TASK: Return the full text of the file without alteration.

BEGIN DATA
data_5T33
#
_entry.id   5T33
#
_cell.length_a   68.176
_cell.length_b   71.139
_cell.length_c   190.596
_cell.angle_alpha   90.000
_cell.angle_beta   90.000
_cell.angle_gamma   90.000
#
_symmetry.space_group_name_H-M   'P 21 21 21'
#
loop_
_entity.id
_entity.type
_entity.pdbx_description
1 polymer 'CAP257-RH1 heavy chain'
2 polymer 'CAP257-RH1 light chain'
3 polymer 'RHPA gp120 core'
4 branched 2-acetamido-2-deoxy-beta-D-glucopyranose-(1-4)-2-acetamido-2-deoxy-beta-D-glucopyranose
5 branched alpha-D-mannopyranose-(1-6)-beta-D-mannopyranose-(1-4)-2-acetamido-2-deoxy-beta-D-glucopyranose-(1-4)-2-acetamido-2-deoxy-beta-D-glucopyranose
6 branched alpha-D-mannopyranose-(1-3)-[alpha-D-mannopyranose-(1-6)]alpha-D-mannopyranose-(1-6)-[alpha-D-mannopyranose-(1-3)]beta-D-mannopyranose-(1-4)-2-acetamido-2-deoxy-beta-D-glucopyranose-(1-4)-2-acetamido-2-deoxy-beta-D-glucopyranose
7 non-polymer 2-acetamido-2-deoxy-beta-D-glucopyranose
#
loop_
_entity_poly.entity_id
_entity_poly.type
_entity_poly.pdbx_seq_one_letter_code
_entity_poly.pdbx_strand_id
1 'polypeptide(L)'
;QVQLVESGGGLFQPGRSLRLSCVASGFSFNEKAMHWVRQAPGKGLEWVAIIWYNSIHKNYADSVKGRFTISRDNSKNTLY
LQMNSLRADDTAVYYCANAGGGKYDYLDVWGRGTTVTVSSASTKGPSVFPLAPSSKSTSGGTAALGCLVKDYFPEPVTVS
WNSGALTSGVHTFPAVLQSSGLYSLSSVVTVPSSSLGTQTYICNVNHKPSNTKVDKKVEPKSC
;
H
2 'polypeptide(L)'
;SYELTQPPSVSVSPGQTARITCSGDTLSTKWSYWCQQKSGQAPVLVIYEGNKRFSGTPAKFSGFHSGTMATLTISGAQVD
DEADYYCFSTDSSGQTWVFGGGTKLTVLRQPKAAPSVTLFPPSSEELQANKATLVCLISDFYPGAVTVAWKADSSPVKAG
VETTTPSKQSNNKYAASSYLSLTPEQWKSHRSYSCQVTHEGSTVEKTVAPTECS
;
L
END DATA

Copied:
data_5T33
#
_entry.id   5T33
#
_cell.length_a   68.176
_cell.length_b   71.139
_cell.length_c   190.596
_cell.angle_alpha   90.000
_cell.angle_beta   90.000
_cell.angle_gamma   90.000
#
_symmetry.space_group_name_H-M   'P 21 21 21'
#
loop_
_entity.id
_entity.type
_entity.pdbx_description
1 polymer 'CAP257-RH1 heavy chain'
2 polymer 'CAP257-RH1 light chain'
3 polymer 'RHPA gp120 core'
4 branched 2-acetamido-2-deoxy-beta-D-glucopyranose-(1-4)-2-acetamido-2-deoxy-beta-D-glucopyranose
5 branched alpha-D-mannopyranose-(1-6)-beta-D-mannopyranose-(1-4)-2-acetamido-2-deoxy-beta-D-glucopyranose-(1-4)-2-acetamido-2-deoxy-beta-D-glucopyranose
6 branched alpha-D-mannopyranose-(1-3)-[alpha-D-mannopyranose-(1-6)]alpha-D-mannopyranose-(1-6)-[alpha-D-mannopyranose-(1-3)]beta-D-mannopyranose-(1-4)-2-acetamido-2-deoxy-beta-D-glucopyranose-(1-4)-2-acetamido-2-deoxy-beta-D-glucopyranose
7 non-polymer 2-acetamido-2-deoxy-beta-D-glucopyranose
#
loop_
_entity_poly.entity_id
_entity_poly.type
_entity_poly.pdbx_seq_one_letter_code
_entity_poly.pdbx_strand_id
1 'polypeptide(L)'
;QVQLVESGGGLFQPGRSLRLSCVASGFSFNEKAMHWVRQAPGKGLEWVAIIWYNSIHKNYADSVKGRFTISRDNSKNTLY
LQMNSLRADDTAVYYCANAGGGKYDYLDVWGRGTTVTVSSASTKGPSVFPLAPSSKSTSGGTAALGCLVKDYFPEPVTVS
WNSGALTSGVHTFPAVLQSSGLYSLSSVVTVPSSSLGTQTYICNVNHKPSNTKVDKKVEPKSC
;
H
2 'polypeptide(L)'
;SYELTQPPSVSVSPGQTARITCSGDTLSTKWSYWCQQKSGQAPVLVIYEGNKRFSGTPAKFSGFHSGTMATLTISGAQVD
DEADYYCFSTDSSGQTWVFGGGTKLTVLRQPKAAPSVTLFPPSSEELQANKATLVCLISDFYPGAVTVAWKADSSPVKAG
VETTTPSKQSNNKYAASSYLSLTPEQWKSHRSYSCQVTHEGSTVEKTVAPTECS
;
L